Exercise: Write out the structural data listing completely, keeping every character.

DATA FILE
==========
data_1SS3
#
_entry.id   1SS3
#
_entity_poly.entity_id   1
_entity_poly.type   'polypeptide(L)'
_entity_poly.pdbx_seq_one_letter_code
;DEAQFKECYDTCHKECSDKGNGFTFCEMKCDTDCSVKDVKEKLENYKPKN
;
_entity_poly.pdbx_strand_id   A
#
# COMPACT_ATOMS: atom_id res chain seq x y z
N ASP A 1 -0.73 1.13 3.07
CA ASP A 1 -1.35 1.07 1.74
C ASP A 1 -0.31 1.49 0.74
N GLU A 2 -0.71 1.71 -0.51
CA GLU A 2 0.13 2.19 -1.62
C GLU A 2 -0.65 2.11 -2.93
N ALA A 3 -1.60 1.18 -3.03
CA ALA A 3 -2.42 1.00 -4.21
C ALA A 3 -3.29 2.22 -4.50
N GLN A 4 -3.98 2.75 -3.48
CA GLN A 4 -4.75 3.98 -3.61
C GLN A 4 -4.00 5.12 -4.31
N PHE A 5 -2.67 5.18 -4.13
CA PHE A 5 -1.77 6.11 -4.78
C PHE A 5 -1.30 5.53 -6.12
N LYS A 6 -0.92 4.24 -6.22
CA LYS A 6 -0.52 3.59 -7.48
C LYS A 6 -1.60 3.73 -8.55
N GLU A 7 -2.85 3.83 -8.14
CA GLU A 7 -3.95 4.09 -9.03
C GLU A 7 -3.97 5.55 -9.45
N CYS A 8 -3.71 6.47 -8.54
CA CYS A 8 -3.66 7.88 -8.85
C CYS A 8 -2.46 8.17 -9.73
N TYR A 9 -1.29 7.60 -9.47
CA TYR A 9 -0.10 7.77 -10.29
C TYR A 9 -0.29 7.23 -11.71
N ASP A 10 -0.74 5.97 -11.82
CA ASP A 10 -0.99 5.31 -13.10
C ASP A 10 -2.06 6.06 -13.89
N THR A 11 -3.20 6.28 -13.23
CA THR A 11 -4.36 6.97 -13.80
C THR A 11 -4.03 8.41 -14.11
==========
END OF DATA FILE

data_1SS3
#
_entry.id   1SS3
#
_entity_poly.entity_id   1
_entity_poly.type   'polypeptide(L)'
_entity_poly.pdbx_seq_one_letter_code
;DEAQFKECYDTCHKECSDKGNGFTFCEMKCDTDCSVKDVKEKLENYKPKN
;
_entity_poly.pdbx_strand_id   A
#
# COMPACT_ATOMS: atom_id res chain seq x y z
N ASP A 1 -0.73 1.13 3.07
CA ASP A 1 -1.35 1.07 1.74
C ASP A 1 -0.31 1.49 0.74
N GLU A 2 -0.71 1.71 -0.51
CA GLU A 2 0.13 2.19 -1.62
C GLU A 2 -0.65 2.11 -2.93
N ALA A 3 -1.60 1.18 -3.03
CA ALA A 3 -2.42 1.00 -4.21
C ALA A 3 -3.29 2.22 -4.50
N GLN A 4 -3.98 2.75 -3.48
CA GLN A 4 -4.75 3.98 -3.61
C GLN A 4 -4.00 5.12 -4.31
N PHE A 5 -2.67 5.18 -4.13
CA PHE A 5 -1.77 6.11 -4.78
C PHE A 5 -1.30 5.53 -6.12
N LYS A 6 -0.92 4.24 -6.22
CA LYS A 6 -0.52 3.59 -7.48
C LYS A 6 -1.60 3.73 -8.55
N GLU A 7 -2.85 3.83 -8.14
CA GLU A 7 -3.95 4.09 -9.03
C GLU A 7 -3.97 5.55 -9.45
N CYS A 8 -3.71 6.47 -8.54
CA CYS A 8 -3.66 7.88 -8.85
C CYS A 8 -2.46 8.17 -9.73
N TYR A 9 -1.29 7.60 -9.47
CA TYR A 9 -0.10 7.77 -10.29
C TYR A 9 -0.29 7.23 -11.71
N ASP A 10 -0.74 5.97 -11.82
CA ASP A 10 -0.99 5.31 -13.10
C ASP A 10 -2.06 6.06 -13.89
N THR A 11 -3.20 6.28 -13.23
CA THR A 11 -4.36 6.97 -13.80
C THR A 11 -4.03 8.41 -14.11